A cyborg filled his glass with a nutrient liquid and then moved on to fill Winston’s with red wine. He was expressionless and dull, with a misshapen head and disfigured face. There weren’t many cyborgs around that performed menial labour.
“You wouldn’t help a guy out, eh?” Winston asked, pointing his fork at the waiter. The waiter did not react.
“His brain-unit has been critically damaged,” Darius said, observing the waiter’s head which seemed to be missing a large chunk. “He is beyond repair, I’m afraid. He makes do. He lives, he works, like you and I.”
The waiter plodded away.
“Well you’ve wooed me enough, Flack. Let’s talk business. Your place or mine?” Winston said with a chuckle.
“Of course. I’m interested in expanding my operations somewhat and I am looking into acquiring some of the competition. I’ll cut to the chase, I want to acquire Corrigan Industries.” Saying this gave Darius a sense of smug satisfaction, the echoes of Julian rattling around in his being were highly amused. Winston smirked.
“It’s not for sale, Flack.”
“Your products are growing obsolete, Corrigan. Your profits must be flagging, if you even have any profits at all.”
“I fill a niche for affordable prosthetics that people in the community ineligible for your free-pros package can get their hands on. I’m comfortable.” This struck Darius immediately, he made a mental note to review the eligibility criteria for the programme. The idea of people having to part with hard-earned credits for Corrigan’s inferior products disgusted him.
“Think of my offer as a retirement package. I review my free-pros package criteria. You ride off into the sunset, maybe somewhere in the Caribbean or wherever takes your fancy and I acquire your assets and undoubtedly talented staff, most importantly. Everybody wins. I need talented people and yours, at least, are a known quantity. I don’t like blind-hiring.”
Winston took a sip of red wine and puffed on an electronic cigarette. He stared at Darius intently, analysing him and preparing his next words carefully. Darius noted that he must have abandoned any calculated scripting when he opened his mouth.
“You over-privileged meat-stick rusty fucks. You think you can get anything you please at the click of your Goddamn fingers. Popped out of labs and factories with above normal intelligence and set loose on this world like rabid little Algernons. I’ve seen so many businesses, human businesses, crumble and be absorbed by you creatures because they couldn’t compete. I’ve known people who slaved through college or started learning the ropes as cashiers in small businesses—working years to acquire knowledge and put it into practice—and then you fucks come along and apply skills that you didn’t have to work for and soar to the top.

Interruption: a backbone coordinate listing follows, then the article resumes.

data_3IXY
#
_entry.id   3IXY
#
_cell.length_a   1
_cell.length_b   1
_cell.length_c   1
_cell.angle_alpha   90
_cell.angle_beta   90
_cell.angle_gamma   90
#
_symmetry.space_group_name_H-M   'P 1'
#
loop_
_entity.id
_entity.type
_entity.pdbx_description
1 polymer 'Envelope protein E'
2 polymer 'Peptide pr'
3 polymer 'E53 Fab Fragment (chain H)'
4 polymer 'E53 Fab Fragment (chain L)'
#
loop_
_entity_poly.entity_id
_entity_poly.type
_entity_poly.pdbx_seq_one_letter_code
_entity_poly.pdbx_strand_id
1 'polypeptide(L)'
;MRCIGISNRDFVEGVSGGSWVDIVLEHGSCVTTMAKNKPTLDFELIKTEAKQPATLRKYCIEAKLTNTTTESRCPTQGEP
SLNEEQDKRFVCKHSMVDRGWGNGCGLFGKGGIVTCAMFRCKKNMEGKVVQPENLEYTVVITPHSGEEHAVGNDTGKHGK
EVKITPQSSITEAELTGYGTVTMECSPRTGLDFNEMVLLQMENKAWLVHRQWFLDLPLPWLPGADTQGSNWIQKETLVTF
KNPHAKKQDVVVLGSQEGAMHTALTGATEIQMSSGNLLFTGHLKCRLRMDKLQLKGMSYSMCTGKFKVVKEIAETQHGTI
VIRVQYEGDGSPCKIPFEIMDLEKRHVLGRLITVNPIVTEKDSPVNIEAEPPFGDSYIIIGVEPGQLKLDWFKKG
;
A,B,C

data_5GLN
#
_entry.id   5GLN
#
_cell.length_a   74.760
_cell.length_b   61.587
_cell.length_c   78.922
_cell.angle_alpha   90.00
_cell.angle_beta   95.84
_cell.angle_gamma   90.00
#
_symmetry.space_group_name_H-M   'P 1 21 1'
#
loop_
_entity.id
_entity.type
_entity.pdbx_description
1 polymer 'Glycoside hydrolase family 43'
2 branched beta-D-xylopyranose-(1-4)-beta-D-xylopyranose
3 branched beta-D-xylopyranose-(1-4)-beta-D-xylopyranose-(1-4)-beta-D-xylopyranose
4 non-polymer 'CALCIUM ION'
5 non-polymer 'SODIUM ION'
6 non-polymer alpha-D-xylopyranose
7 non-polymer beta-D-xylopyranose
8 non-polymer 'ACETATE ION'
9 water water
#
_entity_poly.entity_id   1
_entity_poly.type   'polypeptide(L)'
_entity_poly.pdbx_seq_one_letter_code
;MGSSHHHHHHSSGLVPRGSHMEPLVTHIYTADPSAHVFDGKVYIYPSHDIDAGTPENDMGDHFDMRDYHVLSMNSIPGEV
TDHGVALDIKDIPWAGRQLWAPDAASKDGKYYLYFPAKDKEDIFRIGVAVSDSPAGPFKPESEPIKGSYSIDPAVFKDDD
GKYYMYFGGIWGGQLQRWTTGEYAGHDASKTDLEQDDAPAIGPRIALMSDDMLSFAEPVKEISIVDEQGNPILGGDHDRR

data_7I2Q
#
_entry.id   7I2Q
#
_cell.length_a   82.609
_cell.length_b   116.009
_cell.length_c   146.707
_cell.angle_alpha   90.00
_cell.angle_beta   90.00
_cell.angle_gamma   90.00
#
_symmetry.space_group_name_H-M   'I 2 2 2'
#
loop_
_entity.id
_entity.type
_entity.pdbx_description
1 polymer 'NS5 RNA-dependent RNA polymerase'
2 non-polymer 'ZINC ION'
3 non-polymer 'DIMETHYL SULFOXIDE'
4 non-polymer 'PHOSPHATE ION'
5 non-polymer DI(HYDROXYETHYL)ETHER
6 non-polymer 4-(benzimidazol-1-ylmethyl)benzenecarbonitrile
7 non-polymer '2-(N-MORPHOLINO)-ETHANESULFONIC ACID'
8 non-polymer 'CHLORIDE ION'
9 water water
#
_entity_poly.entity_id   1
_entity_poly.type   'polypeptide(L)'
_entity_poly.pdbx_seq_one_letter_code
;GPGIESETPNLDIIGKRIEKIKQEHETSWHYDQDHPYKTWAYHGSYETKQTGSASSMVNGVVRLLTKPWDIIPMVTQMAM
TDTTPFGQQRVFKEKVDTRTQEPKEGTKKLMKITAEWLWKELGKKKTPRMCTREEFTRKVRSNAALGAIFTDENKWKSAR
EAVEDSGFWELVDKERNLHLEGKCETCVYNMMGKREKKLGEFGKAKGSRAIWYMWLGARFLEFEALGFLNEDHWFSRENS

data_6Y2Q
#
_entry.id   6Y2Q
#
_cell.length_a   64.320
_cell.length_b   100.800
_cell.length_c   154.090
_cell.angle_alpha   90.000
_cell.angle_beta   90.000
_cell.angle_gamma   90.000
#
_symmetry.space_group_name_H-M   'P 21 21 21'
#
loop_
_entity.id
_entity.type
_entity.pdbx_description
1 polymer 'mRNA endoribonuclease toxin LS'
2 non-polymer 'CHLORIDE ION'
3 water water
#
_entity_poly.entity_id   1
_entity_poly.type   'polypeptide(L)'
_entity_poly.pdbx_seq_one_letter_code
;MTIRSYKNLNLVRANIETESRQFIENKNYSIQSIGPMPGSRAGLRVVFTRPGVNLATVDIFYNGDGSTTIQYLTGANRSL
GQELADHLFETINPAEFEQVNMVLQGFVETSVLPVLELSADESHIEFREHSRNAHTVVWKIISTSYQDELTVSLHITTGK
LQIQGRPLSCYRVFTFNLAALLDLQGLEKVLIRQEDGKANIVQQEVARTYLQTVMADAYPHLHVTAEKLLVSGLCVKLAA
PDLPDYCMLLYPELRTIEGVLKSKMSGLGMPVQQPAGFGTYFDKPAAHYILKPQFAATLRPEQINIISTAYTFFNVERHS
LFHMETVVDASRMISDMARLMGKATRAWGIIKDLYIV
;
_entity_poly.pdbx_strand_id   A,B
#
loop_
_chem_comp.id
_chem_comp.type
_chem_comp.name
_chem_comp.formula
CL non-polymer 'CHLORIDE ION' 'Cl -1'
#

“Not to mention the heavy collateral caught up in your war! Should have melted you all down after the Great War.”
Feelings stirred in Darius and he wasn’t sure whether to attribute them to his own sense of indignity or Julian’s anger at this much maligned figure. This man is a fucking gangster.
“We earned our freedom. Pick up a history book, Corrigan, if you can read. No story is simply black-and-white.
“There’s no way your company can still be viable. Your line is abominable and the failure rate is spectacular. You have something else on the sidelines and I’m worried that I know what it is,” he stated as calmly as he could, his voice cracking.
“Then call the police,” he said with a grin revealing perfectly shaped albeit wine-stained false teeth. Darius remained silent.
“Yup, I thought so.” Winston rose from his seat. “I get a bit heated sometimes, Flack, I’ve been trying to watch my temper. Sorry you had to be on the other side of it. Thanks for the meal!”
He virtually swaggered out of the restaurant, taking his coat at the door. The glass in Darius’ hand cracked as he set it on the table. He lit up an old-fashioned cigarette, something he hadn’t done before today. It had little effect on him, he hadn’t organic lungs implanted yet, but the routine seemed to satisfy a psychological craving.
Irritably, he got up from his seat, left and got into his electric car, zipping off into the night, leaving the relative safety of the inner-city districts and venturing into a decrepit industrial zone.
He parked his car in a small alley facing a surprisingly well-maintained warehouse. This was Winston’s, and it was strictly off the books. Armed guards patrolled the perimeter, at least four on the outside and there were probably many more within the structure. He could get out of the car and take them on, he believed he could handle the exterior squad but knew that his chances were nil once he was inside. He could call Cole, who would be happy (if a little bewildered) to assemble a team and hit this place as well as every other building associated with Corrigan. Cole was good but he couldn’t clean up a mess that big. Scandal management. Darius also feared that the presence of Julian might prove distracting in combat. Even now, merely considering his options, he doubted his abilities and felt fear. But he also felt a deep nagging from within, he was being directed like a bullet from a chamber to find Isabelle at any cost—this in itself overrode prominent doubt and fears.
“A suicide mission,” he sighed to himself as he lit up another redundant cigarette. He would get inside the most covert way he knew how, with his slowly awakening knowledge of Corrigan’s activities. He would allow himself to be captured, uncover the heinous secrets of this facility, and rely on his wits to extract himself once he was inside.
“So much for us rusties being smarter. Goddamn, this is stupid.”
He tore off into the night once again, back to Julian’s neighbourhood, where he hoped he would not simply be shot on sight, something which he had little doubt the warehouse guards would do.